Date & Time: Apr 4, 2003 at 0935 LT
FS Corsair
Flight Type:
New York-LaGuardia – Fitchburg
Crew on board:
Crew fatalities:
Pax on board:
Pax fatalities:
Other fatalities:
Total fatalities:
Captain / Total flying hours:
Captain / Total hours on type:
Copilot / Total flying hours:
Copilot / Total hours on type:
Aircraft flight hours:
While on approach to the airport, the airplane entered a left turn, which the surviving passenger described as "almost completely upside down." The airplane briefly leveled, then entered another left turn with a bank angle of the same severity. The airplane seemed to roll level, then entered a steep dive, until it impacted a building. The passenger reported that the engines were running normally throughout the entire flight, and the steep turns performed by the pilot did not concern her, as she had flown with him before and knew he "liked to make sharp turns." Examination of the airplane and engines revealed no pre-impact mechanical anomalies, and weather at the time of the accident included a broken cloud ceiling of 1,100 feet, with 3 miles visibility in mist. According to the FAA, Airplane Flying Handbook,"...[An] airplane will stall at a higher indicated airspeed when excessive maneuvering loads are imposed by steep turns, pull-ups, or other abrupt changes in its flightpath." A review of the "Stall Speeds - Power Idle" chart from the POH revealed that with approach flaps selected, at a bank angle of 60 degrees, the airplane would stall at about 123 knots. Radar data indicated the airplane descended along the approach course at an average speed of 120 knots. Toxicology testing performed on the pilot revealed imipramine and carbamazepine in the pilot's urine and blood, and morphine in the pilot's urine. According to the pilot's medical and pharmacy records, he suffered from a severe neurological disorder, possibly a seizure disorder, which resulted in frequent, unpredictable episodes of debilitating pain. Additionally, approximately three months prior to the accident, the pilot was diagnosed with viral meningitis, and a severe skin infection with multiple abscesses on his extremities. The pilot had been prescribed imipramine, an antidepressant that has detrimental effects on driving skills and other cognitive functions. He had also been prescribed carbamazepine, typically used to control seizures or treat certain chronically painful conditions. Carbamazepine has measurable impairment of performance on a variety of psychomotor tests. Morphine, a prescription opiate painkiller, is also a metabolite of heroin and many prescription medications, such as codeine, used to control moderate pain. No indication was observed in the pilot's medical records that he was recently prescribed any opiates. Neither the pilot's medical condition, nor the medication he was routinely taking was reported on his application for an airman medical certificate.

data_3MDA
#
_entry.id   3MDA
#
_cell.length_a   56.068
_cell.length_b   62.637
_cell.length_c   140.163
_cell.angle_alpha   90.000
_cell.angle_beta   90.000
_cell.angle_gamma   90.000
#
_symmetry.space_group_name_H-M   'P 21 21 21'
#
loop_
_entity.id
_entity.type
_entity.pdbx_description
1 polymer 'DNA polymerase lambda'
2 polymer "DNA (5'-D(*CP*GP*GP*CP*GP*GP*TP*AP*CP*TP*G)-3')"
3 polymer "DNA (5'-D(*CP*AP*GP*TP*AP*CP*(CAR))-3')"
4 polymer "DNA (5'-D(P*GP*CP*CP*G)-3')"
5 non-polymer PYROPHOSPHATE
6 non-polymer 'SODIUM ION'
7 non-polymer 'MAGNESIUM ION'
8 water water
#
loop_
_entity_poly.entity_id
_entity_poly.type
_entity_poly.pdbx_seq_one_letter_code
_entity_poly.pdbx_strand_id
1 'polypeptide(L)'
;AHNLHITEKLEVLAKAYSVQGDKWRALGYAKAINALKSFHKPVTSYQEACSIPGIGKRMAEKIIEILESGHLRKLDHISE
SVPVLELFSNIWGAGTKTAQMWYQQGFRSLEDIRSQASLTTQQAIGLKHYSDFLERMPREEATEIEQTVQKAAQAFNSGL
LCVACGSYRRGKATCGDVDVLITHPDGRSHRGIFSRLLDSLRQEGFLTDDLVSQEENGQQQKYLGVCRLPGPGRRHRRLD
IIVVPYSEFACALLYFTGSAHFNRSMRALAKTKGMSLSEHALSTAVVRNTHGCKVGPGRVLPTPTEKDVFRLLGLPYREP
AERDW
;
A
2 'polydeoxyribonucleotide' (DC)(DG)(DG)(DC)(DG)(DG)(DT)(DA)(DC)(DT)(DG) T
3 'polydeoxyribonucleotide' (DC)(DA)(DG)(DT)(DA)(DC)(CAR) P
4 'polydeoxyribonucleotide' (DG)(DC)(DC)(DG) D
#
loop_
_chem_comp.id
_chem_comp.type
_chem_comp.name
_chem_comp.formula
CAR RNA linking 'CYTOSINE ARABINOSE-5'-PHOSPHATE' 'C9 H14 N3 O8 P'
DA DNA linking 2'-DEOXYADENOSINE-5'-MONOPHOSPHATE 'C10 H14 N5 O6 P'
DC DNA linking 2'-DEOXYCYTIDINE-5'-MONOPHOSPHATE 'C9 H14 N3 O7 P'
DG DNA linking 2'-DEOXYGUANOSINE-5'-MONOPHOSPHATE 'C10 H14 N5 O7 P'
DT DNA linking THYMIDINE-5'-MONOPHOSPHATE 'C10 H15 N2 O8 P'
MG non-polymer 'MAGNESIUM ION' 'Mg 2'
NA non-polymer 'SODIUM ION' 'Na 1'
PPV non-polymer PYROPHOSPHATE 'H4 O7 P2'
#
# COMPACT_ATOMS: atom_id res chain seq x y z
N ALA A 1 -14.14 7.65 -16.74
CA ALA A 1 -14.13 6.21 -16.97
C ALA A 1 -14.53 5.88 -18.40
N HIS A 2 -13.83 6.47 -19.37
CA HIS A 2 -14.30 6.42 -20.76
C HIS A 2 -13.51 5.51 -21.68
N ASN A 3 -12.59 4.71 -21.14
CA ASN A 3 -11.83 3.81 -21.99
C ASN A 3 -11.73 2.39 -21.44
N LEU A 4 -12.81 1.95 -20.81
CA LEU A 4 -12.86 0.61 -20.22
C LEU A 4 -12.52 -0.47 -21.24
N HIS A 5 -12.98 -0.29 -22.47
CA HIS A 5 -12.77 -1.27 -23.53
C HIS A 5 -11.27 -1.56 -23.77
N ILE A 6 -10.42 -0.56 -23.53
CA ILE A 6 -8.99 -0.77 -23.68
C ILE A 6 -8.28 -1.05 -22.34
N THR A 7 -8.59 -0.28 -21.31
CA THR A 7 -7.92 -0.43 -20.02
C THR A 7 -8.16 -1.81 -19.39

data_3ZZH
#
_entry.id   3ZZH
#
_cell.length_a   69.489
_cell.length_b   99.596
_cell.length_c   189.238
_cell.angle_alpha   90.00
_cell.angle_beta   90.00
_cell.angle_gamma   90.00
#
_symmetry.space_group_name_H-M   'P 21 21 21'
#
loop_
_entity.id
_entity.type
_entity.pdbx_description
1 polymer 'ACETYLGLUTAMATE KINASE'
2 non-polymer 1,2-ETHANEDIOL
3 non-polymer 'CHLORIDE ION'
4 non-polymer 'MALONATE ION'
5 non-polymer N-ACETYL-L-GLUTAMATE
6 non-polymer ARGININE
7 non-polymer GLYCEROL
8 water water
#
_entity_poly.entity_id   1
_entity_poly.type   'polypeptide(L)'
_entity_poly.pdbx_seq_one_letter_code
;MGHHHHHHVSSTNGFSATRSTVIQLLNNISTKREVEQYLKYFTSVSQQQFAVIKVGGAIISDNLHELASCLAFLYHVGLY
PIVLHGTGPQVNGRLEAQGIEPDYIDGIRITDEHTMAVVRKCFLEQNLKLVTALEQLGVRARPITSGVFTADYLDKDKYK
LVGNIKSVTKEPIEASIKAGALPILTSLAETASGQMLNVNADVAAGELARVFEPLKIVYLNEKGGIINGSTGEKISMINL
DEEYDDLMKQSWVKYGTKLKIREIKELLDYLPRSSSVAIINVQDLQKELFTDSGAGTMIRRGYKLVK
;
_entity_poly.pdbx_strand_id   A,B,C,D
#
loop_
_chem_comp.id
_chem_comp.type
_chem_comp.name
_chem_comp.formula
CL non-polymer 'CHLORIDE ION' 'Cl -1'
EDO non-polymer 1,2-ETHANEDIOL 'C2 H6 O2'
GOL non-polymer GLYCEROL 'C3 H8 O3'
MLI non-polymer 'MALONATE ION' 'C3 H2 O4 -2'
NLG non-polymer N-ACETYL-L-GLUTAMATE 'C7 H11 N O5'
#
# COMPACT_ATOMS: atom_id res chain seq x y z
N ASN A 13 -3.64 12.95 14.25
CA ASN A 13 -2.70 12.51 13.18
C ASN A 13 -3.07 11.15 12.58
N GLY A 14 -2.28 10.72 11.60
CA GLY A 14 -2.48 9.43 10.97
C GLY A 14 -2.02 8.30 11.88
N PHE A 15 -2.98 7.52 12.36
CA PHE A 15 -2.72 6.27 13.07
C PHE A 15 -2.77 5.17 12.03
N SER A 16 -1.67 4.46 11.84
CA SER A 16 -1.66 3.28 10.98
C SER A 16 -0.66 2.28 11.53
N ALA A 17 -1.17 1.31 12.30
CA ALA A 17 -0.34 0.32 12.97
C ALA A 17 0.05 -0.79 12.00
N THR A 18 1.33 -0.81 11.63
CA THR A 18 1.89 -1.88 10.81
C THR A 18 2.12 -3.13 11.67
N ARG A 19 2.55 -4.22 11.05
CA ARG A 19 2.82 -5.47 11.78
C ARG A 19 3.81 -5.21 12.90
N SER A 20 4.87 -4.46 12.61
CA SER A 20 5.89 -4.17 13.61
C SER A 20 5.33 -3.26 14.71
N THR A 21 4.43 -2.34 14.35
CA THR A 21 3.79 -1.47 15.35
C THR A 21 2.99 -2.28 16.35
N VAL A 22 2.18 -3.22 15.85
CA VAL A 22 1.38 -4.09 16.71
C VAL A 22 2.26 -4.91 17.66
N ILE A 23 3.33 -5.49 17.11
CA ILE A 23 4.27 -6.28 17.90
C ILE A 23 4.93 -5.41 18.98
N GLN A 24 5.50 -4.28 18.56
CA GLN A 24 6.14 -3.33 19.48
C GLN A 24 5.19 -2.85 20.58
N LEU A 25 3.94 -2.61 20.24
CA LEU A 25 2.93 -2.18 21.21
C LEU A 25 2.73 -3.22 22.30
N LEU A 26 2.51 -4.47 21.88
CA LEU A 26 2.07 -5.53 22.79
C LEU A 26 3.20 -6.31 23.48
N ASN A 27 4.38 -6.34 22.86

Probable cause:
The pilot's low altitude maneuver using an excessive bank angle, and his failure to maintain airspeed which resulted in an inadvertent stall and subsequent collision with a building. A factor was the pilot's impairment from prescription medications.
Final Report:
N257CG.pdf125.23 KB